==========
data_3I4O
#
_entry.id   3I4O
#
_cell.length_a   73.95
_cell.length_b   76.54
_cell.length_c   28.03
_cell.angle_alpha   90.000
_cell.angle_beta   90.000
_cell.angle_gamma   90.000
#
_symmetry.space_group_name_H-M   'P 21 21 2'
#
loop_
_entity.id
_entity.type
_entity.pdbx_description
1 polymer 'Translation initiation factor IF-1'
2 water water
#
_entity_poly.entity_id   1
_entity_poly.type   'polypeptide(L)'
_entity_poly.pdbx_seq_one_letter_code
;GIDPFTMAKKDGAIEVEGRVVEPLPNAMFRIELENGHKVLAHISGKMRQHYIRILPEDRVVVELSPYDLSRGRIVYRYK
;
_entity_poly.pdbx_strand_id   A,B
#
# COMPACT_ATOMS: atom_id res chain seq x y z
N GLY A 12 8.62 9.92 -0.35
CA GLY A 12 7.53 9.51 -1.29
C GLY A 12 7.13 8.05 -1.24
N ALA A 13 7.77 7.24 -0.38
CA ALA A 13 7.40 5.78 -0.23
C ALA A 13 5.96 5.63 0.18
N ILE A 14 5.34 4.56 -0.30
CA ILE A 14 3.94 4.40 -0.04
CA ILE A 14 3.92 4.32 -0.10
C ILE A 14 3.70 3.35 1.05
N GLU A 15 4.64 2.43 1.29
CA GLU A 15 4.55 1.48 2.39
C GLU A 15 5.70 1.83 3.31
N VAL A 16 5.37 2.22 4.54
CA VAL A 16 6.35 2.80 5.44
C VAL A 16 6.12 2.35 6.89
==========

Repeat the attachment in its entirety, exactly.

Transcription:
data_3I4O
#
_entry.id   3I4O
#
_cell.length_a   73.95
_cell.length_b   76.54
_cell.length_c   28.03
_cell.angle_alpha   90.000
_cell.angle_beta   90.000
_cell.angle_gamma   90.000
#
_symmetry.space_group_name_H-M   'P 21 21 2'
#
loop_
_entity.id
_entity.type
_entity.pdbx_description
1 polymer 'Translation initiation factor IF-1'
2 water water
#
_entity_poly.entity_id   1
_entity_poly.type   'polypeptide(L)'
_entity_poly.pdbx_seq_one_letter_code
;GIDPFTMAKKDGAIEVEGRVVEPLPNAMFRIELENGHKVLAHISGKMRQHYIRILPEDRVVVELSPYDLSRGRIVYRYK
;
_entity_poly.pdbx_strand_id   A,B
#
# COMPACT_ATOMS: atom_id res chain seq x y z
N GLY A 12 8.62 9.92 -0.35
CA GLY A 12 7.53 9.51 -1.29
C GLY A 12 7.13 8.05 -1.24
N ALA A 13 7.77 7.24 -0.38
CA ALA A 13 7.40 5.78 -0.23
C ALA A 13 5.96 5.63 0.18
N ILE A 14 5.34 4.56 -0.30
CA ILE A 14 3.94 4.40 -0.04
CA ILE A 14 3.92 4.32 -0.10
C ILE A 14 3.70 3.35 1.05
N GLU A 15 4.64 2.43 1.29
CA GLU A 15 4.55 1.48 2.39
C GLU A 15 5.70 1.83 3.31
N VAL A 16 5.37 2.22 4.54
CA VAL A 16 6.35 2.80 5.44
C VAL A 16 6.12 2.35 6.89